Written by SportsDayDFW.com
Forty years after Title IX became law, Granbury’s Leta Andrews continues to fight for equity in girls sports
GRANBURY, Texas — High school basketball coaches in freshly reminted District 7-4A gathered in March to renew acquaintances and plan for the upcoming 2012-13 season.
When the subject of scheduling came up, it was presented as scripture that boys’ home games for the six Fort Worth schools would be played at either 5,000-seat Wilkerson Greines Activity Center or 3,500-seat Billingsley Field House, the finest facilities the district has to offer. Girls’ home games would be relegated to the schools’ antiquated gyms.
Taj Mahals for the boys. Bandboxes for the girls.
That was the take of Leta Andrews. Her girls from Granbury High, 30 miles to the south, had been placed with the Fort Worth schools.
This stinks, thought the winningest coach at the meeting. Andrews’ résumé includes 1,375 victories, more than anyone else in that room and any other coach in the state of Texas. And, for that matter, any other coach in the history of high school basketball in the entire United States.
“Excuse me,” said the 74-year-old grandmother, raising her hand and then her voice to make sure she had the attention of everyone in the room. “Would this be a Title IX issue?” she asked.
The ensuing silence was deafening.
At least one other coach in the room — a boys coach — shook his head from side to side. “There goes Leta fussin’ again,” he recalled thinking. The coach asked that his name not be used lest it be perceived he was insulting a colleague already inducted into three Halls of Fame and honored for lifetime achievement by the granddaddy of them all, the Naismith Basketball Hall of Fame in Springfield, Mass.
Andrews, however, wasn’t simply fussin’. She was downright furious. She hadn’t spent 50 years in the girls’ game to once again have girls relegated in 2012 to what she believed was second-class status. She already had experienced it. She would have none of it again.
Andrews had coached a decade before Title IX became a law of the land 40 years ago this month. Certainly Title IX, best known for providing gender equity at schools receiving federal funding, doesn’t carry the gravitas of the Emancipation Proclamation. But for generations of females, athletes prominently among them, it has prompted a degree of fairness.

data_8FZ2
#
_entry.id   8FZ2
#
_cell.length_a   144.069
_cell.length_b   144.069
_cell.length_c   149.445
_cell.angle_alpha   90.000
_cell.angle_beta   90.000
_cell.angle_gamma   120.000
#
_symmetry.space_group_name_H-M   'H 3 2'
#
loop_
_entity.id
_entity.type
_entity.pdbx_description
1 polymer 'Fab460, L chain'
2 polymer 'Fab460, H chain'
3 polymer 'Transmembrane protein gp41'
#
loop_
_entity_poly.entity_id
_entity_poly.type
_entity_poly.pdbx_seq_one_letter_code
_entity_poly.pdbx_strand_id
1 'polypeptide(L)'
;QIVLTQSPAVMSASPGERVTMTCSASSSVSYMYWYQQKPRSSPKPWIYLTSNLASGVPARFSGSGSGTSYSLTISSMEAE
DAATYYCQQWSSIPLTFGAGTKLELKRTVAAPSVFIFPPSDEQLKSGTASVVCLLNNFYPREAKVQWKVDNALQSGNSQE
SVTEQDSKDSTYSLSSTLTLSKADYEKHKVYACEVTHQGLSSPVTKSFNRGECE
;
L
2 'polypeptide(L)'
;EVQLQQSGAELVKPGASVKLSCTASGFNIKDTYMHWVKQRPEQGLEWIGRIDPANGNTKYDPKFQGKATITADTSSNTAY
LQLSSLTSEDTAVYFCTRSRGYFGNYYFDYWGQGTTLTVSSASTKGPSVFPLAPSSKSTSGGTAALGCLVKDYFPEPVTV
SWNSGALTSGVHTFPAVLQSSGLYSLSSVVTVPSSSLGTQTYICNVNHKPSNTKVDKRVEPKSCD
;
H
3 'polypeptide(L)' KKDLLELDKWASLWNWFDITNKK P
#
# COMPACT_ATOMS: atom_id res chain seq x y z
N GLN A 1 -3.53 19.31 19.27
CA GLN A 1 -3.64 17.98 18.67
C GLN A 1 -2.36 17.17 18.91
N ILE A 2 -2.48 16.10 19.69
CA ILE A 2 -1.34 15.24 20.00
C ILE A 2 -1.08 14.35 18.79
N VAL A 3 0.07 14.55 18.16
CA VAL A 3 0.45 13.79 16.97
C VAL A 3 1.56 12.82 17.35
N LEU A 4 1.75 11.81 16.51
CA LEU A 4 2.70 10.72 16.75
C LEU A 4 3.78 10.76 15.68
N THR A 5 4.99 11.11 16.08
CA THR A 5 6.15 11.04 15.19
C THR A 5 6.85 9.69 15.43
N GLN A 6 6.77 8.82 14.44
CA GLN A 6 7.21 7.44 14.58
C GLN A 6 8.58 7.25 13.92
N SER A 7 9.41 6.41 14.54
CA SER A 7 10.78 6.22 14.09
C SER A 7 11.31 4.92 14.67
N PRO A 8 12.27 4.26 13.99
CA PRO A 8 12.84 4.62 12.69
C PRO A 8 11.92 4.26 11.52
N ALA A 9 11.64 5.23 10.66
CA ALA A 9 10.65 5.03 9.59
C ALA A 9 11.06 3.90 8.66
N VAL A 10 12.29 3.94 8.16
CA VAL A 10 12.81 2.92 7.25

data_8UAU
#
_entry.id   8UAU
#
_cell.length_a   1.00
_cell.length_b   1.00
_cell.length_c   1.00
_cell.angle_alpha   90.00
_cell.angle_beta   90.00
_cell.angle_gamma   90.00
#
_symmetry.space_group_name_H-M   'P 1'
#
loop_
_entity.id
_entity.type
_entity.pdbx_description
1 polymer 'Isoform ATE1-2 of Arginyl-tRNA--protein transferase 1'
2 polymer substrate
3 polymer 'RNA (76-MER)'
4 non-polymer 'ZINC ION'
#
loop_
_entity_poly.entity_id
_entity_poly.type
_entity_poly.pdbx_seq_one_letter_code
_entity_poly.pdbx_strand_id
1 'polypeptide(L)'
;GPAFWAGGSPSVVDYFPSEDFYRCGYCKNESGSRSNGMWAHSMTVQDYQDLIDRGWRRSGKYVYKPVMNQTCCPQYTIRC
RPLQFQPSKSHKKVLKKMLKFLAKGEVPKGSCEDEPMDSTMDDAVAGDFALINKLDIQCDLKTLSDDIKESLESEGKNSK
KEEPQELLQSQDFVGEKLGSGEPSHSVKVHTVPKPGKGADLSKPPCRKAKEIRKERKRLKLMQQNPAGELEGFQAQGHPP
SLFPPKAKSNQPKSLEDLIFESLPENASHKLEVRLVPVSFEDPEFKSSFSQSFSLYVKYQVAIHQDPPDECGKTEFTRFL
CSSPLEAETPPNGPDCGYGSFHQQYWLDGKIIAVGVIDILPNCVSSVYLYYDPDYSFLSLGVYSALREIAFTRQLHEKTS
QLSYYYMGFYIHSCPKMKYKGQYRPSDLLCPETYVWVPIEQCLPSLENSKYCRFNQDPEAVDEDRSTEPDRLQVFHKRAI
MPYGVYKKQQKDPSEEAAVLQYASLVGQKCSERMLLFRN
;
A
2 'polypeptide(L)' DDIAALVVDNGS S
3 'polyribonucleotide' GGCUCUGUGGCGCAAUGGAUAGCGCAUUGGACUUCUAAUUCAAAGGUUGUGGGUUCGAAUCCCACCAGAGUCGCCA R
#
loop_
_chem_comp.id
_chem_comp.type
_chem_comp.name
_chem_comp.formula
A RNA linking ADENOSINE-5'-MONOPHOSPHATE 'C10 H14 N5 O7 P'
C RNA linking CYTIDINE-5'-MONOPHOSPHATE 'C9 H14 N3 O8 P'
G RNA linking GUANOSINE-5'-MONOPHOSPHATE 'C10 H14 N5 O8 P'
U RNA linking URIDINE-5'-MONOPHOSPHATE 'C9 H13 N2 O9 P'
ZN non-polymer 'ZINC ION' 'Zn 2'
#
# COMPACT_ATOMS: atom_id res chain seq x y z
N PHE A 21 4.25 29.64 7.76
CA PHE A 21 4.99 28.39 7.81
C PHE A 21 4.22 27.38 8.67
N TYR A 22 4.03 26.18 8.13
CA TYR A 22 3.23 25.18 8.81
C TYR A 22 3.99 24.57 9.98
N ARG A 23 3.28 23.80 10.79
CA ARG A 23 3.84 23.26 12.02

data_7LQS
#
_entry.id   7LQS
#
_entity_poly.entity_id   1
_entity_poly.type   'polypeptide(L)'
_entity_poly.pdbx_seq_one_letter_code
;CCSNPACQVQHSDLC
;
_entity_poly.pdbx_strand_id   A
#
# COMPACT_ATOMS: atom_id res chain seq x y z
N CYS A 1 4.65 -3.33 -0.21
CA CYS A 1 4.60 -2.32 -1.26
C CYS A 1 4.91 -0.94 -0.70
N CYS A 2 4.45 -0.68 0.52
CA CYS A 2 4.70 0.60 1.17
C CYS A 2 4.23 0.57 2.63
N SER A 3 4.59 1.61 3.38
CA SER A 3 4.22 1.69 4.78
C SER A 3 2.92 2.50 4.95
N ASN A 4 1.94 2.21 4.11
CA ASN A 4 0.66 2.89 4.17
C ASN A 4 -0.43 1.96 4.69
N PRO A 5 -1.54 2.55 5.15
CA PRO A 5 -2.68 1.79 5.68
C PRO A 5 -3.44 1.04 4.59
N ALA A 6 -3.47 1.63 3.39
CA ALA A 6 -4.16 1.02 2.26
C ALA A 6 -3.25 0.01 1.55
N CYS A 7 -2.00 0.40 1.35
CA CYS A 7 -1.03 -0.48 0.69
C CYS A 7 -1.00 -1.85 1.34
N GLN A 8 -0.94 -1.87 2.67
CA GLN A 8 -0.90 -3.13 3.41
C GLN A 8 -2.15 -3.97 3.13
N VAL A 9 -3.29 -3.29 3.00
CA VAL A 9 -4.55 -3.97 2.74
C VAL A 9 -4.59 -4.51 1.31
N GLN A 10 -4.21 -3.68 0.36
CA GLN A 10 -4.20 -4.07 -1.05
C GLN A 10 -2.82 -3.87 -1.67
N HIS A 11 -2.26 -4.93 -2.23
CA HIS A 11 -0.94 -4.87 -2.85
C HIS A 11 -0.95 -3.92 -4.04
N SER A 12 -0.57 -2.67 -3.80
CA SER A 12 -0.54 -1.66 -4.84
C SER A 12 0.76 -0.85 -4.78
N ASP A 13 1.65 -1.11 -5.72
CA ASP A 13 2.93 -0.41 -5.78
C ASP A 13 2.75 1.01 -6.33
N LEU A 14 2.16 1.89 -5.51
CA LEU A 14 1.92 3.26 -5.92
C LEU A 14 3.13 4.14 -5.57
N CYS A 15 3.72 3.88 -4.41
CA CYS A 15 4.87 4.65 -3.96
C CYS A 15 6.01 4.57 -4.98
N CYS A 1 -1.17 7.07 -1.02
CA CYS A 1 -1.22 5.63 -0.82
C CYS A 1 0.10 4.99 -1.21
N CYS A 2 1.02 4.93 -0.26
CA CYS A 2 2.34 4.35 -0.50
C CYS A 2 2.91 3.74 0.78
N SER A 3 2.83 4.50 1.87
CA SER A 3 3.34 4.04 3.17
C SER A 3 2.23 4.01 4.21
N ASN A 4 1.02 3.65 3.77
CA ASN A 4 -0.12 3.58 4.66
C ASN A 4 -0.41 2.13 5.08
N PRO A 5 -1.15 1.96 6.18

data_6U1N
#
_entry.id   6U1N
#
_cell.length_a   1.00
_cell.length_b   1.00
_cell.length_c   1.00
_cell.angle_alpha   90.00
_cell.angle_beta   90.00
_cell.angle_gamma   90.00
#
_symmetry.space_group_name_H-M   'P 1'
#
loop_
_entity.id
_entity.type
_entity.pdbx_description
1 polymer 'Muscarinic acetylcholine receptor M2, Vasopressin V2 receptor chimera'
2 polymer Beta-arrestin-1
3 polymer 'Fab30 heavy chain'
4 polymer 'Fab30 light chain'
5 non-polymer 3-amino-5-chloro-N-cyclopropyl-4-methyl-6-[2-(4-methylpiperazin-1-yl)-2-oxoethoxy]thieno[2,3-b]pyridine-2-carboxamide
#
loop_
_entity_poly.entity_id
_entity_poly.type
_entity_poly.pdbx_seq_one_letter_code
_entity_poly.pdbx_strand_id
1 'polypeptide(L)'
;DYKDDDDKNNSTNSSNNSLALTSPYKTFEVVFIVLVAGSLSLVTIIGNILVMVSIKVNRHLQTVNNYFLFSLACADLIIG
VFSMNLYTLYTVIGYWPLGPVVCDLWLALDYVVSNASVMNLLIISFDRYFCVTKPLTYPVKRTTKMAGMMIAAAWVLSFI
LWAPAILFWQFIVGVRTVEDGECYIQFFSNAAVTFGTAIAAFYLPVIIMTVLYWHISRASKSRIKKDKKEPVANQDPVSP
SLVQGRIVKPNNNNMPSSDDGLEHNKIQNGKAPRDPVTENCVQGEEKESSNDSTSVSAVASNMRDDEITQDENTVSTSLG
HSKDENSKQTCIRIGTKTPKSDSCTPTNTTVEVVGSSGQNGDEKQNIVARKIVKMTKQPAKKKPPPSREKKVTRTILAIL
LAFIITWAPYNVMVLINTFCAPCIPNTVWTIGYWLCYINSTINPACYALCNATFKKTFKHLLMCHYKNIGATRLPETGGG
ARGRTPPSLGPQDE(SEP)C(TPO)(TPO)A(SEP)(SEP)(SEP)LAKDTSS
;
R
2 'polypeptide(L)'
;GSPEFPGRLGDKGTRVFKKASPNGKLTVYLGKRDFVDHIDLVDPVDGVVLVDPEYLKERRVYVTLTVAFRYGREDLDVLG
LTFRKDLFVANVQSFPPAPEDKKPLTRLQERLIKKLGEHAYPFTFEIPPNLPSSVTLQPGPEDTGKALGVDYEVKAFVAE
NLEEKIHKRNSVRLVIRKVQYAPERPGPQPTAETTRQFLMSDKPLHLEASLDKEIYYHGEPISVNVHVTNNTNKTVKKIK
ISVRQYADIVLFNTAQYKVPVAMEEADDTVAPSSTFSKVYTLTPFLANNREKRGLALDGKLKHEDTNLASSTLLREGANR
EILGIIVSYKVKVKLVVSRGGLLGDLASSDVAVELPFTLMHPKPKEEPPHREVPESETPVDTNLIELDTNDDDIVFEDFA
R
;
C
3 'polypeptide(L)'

“To me, Title IX removed all stopping blocks for girls and women hoping to reach the same athletics utopia as men,” Andrews said. “I don’t see the fairness here.”
Her protest had impact. The meeting adjourned with no scheduling decision in place. District 7-4A has yet to distribute a master schedule to its eight member schools, which include Granbury and Aledo as well as the Forth Worth schools. Never before, Andrews said, has she not had a schedule by this time of year.
Kevin Greene, athletic director for the Forth Worth school district, said the boy-girl gym divide has been “tradition.”
“We’re not going to tell the folks in Granbury where they are going to play their home games, and we aren’t going to let them tell us where ours will be played,” he said.
“But we have been taking our time to be fair to everybody,” he acknowledged. “When … [the schedules] do come out, I think Leta will see we have tried to accommodate her needs.”
If Texas has a history of being more accommodating to women’s athletics than most, it may be because of good old-fashioned farm sweat.
In rural Texas, girls and boys often toiled side by side on their family farms. If young ladies could perspire in the fields, they could sweat in athletics.
“When we were in high school, we didn’t realize there was any inequity,” said Jody Conradt, born and raised in Goldthwaite, on the western cusp of Texas’ Hill Country. Her harvesting of women’s basketball at the University of Texas earned her a place in the Naismith Basketball Hall of Fame. “We just played.”
Texas accommodated, but that hardly meant embracing the girls.
Leta Rains Andrews was a farm girl born and raised outside Granbury. It would be decades before they started digging Lake Granbury and building the strip shopping centers and the gated retirement communities that have made the town an extended suburb of Fort Worth.
She picked cotton and threshed wheat on her daddy’s 250 acres. She learned to drive on a tractor. She learned her game on a hoop mounted on a barn by the chicken coop. The shooting part, anyway. Dribbling in droppings was not advised.
She dreamed her voice would be her ticket to an easier life. She sang at the Methodist church and hoped to make it as a country artist.
But it was a man who directed her to sports.
Clyde Rains made it to the eighth grade before the Great Depression forced him to shelve his baseball dreams and work the land. He loved sports and drove his children to education and athletics, hoping they would prove successful in getting them off the farm.
Son Walter played baseball. Daughters Shirley and Leta played basketball. And boy, the girls could play. Believing Granbury High might be successful on the court with both daughters in the lineup, Rains held Shirley back a year so she could team with Leta all four years of high school. The game was six-on-six back then, with offensive and defensive specialists and limited dribbling.
In 1954 and 1955, the girls led Granbury to the state small-school finals in Austin. It was there that Rains’ girls discovered the majesty of the jump shot.
Leta played basketball for a couple of years at Weatherford College before transferring to Texas Wesleyan, which didn’t have a team. Didn’t really matter to her parents, after all. As a wedding present, they paid her tuition. Leta would be a teacher, removed from the burden of farming.
Coaching was Andrews’ path back to basketball.